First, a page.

“Whether we build 15 or 20 or 25 gigawatts of offshore wind by 2030, that probably doesn’t move the climate needle,” adds Shields. He argues it matters whether establishing those first few turbines sets the country poised to generate 100 or 200 gigawatts of offshore wind capacity by 2050. “I consider it a win if we resolve all issues and feel confident about our sustainable development moving forward.”

Unfortunately, the Jones Act causes certain offshore wind sector challenges today. Inefficiencies cost money and time, which is especially crucial in the push to carbon-neutrality.

US Single-family Home Sales Decline in January as More Permits are Issued

Original Source: US single-family housing starts fall in January; permits rise

In January, U.S. single-family homebuilding decreased due to inclement weather, but future construction permits rose, suggesting a rebound.

On Friday, the Commerce Department’s Census Bureau reported a 4.7% reduction in single-family housing starts to 1.004 million units. Single-family starts fell to 1.054 million units in December, up from 1.027 million.

In the month, extreme cold weather across the country made it hard to start new projects. Retail and manufacturing sales fell in January due to below-normal weather.

A severe lack of pre-owned homes supports homebuilding.

Midwest, heavily populated South, and West single-family homebuilding declined. It rose Northeast.

As February temperatures rose and the Federal Reserve is set to decrease interest rates in the first half of the year, a rebound is likely. A Thursday National Association of Home Builders survey found single-family builders’ confidence at an 18-month high in February.

The poll found fewer builders reducing home prices and using sales incentives to attract customers.

Last month, single-family home construction permits rose 1.6% to 1.015 million units.

Housing project starts with five or more units fell 35.8% to 314,000 in January.

Total housing starts fell 14.8% to 1.331 million in January. Reuters economists expected 1.460 million starts to remain unchanged. Last month, multi-family development permits fell 9.0% to 405,000 units. Last month, building permits fell 1.5% to 1.470 million units.

The Largest Decline in US Homebuilding since April 2020

Original Source: US homebuilding sees biggest drop since April 2020

Cold weather and increased mortgage rates slowed US homebuilding in January, worsening the housing shortfall.

On Friday, the Census Bureau reported a 14.8% drop in housing starts from the previous month. The monthly decline was largest since April 2020.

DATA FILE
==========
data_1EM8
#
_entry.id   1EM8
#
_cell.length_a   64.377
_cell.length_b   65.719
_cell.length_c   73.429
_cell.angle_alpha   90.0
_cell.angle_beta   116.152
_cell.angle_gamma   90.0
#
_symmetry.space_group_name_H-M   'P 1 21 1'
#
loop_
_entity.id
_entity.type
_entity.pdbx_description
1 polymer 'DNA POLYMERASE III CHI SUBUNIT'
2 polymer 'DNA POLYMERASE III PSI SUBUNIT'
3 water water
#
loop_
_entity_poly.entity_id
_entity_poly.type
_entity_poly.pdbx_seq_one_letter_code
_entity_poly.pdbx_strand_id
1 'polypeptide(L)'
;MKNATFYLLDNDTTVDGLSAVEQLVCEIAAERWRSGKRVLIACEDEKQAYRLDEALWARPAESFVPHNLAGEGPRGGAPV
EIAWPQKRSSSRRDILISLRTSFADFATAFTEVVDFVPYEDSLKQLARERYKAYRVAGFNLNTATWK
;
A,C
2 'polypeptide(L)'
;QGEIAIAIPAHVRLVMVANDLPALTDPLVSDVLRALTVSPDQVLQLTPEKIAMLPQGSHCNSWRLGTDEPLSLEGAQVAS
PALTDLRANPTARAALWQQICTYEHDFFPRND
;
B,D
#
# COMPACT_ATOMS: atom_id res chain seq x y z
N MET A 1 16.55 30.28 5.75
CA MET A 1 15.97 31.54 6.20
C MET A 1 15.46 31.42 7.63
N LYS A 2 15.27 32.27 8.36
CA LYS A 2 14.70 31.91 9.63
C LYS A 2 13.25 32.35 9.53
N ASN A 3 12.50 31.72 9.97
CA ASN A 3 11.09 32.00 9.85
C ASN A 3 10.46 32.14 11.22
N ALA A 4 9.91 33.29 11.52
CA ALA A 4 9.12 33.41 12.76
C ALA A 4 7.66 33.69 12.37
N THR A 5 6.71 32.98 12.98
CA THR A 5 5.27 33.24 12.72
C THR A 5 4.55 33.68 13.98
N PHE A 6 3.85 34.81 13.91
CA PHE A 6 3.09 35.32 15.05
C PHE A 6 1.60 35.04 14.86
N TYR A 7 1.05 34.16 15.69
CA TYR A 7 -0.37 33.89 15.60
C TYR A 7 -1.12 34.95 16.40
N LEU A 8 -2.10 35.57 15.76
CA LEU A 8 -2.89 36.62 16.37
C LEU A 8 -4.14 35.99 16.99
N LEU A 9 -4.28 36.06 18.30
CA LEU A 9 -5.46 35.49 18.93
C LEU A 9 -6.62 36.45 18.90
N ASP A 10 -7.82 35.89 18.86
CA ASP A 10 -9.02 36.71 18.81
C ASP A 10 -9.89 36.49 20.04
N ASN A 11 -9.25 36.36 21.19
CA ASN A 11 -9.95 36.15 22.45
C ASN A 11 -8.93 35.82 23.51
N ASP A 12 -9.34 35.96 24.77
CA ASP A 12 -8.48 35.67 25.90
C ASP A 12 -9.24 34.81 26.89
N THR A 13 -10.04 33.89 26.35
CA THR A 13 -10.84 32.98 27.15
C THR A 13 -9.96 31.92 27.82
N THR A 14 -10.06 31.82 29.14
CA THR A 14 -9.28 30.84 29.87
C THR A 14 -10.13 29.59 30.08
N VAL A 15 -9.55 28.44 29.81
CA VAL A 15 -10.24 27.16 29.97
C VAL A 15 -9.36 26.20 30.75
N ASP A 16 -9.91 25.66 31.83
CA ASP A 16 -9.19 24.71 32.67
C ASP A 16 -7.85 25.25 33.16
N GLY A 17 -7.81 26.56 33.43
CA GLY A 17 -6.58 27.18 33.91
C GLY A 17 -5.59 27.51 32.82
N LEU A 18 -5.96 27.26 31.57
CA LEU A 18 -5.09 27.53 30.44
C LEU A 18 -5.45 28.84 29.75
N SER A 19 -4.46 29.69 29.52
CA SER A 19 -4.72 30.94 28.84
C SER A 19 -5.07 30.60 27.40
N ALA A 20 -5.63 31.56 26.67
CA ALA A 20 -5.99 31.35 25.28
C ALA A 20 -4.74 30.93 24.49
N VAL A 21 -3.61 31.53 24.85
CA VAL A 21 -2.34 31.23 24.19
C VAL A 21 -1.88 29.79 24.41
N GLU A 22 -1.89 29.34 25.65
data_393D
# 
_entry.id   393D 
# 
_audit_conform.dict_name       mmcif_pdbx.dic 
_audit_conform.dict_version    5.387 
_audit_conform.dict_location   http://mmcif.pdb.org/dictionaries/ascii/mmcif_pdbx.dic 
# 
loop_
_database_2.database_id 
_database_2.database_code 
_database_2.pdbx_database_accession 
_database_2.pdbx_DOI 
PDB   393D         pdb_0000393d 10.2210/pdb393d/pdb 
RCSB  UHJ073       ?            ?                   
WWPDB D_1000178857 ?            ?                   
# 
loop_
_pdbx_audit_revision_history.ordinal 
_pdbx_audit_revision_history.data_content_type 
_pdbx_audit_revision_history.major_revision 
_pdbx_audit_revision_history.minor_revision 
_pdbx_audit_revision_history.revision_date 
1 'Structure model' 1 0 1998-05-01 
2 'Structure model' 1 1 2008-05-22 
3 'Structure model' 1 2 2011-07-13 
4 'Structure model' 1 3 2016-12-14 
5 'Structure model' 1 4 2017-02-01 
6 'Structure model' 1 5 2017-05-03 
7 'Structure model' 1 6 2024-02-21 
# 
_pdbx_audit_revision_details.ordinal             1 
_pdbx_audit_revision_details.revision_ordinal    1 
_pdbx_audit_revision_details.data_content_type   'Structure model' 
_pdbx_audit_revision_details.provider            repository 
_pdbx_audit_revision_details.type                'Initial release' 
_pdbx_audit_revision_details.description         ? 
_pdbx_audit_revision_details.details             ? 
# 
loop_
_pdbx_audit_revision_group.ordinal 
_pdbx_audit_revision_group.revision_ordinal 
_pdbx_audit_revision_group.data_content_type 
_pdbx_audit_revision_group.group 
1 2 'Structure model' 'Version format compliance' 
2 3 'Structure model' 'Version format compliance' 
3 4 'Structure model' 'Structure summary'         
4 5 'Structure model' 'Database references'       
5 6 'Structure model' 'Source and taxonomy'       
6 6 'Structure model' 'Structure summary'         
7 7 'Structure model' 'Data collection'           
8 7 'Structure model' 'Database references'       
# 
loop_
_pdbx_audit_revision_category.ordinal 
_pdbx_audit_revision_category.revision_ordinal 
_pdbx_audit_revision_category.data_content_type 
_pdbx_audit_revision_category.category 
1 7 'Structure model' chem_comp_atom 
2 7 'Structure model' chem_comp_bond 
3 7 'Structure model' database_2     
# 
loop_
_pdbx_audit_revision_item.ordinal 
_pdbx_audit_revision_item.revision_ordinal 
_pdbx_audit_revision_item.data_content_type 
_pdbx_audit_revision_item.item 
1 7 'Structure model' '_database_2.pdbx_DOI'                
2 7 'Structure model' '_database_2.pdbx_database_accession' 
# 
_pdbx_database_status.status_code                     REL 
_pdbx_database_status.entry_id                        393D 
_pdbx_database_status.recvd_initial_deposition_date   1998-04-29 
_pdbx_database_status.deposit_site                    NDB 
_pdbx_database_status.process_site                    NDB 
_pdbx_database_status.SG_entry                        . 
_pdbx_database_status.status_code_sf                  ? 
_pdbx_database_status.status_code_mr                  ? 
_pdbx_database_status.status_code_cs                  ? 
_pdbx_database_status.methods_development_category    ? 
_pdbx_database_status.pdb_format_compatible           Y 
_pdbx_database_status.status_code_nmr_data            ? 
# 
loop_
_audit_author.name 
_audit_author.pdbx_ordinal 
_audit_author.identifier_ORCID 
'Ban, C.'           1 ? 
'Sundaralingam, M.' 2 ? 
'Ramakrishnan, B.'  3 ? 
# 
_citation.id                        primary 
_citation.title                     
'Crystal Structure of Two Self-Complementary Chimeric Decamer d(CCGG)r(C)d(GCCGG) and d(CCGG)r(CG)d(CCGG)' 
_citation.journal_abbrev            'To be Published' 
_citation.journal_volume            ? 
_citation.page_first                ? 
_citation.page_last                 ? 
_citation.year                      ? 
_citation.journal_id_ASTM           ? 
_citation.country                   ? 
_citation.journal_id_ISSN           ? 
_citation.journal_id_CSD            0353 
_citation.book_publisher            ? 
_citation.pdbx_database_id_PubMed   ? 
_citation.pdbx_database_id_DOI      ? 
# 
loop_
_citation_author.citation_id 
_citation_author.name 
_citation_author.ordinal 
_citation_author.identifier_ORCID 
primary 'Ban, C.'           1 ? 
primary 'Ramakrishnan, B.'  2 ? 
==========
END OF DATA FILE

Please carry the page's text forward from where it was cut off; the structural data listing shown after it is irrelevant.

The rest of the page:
Last month’s seasonally adjusted annual rate of 1.331 million starts was below projections of 1.46 million and the smallest since August.

Building permits fell 1.5% from December’s revised number to 1.470 million seasonally adjusted annually in January.

Permits were 8.6% higher over last year.

National Association of Realtors chief economist Lawrence Yun said, “Housing starts collapsed in January.” Although more snow fell than expected in some areas, seasonally adjusted data suggests a continued housing deficit.

Summary of today’s construction news

To sum it up, the US has a variety of options for improving the efficiency of its offshore wind expansion. According to Matthew Shields, an engineer at NREL who specialises in the economics and technology of wind energy, that is also where the focus needs to be at this time. Unavoidably, the Jones Act has contributed to some of the problems facing the offshore wind sector. These inefficiencies cost money and, perhaps more crucially, time in the haste to achieve carbon neutrality. The United States has enormous potential for offshore wind power generation, notwithstanding the obstacles. According to NREL, the nation’s fixed-bottom offshore wind farms might potentially produce 1,500 gigawatts of electricity, which is more than the current capacity of the US electrical grid.

On the other hand, according to the poll, fewer builders were reporting lowering the price of their homes, and fewer were using sales incentives to entice customers. Last month, the number of permits issued for the future construction of single-family homes rose by 1.6% to 1.015 million units. In January, the number of housing projects starting with five units or more fell by 35.8%, amounting to 314,000 units.

Finally, as compared to the prior month, housing starts—a gauge of new home construction—dropped by 14.8%, according to Census Bureau statistics released on Friday. Since April 2020, this has been the largest monthly decline. Last month, starts decreased to a seasonally adjusted annual rate of 1.331 million, well below the 1.46 million forecast and the slowest rate since August.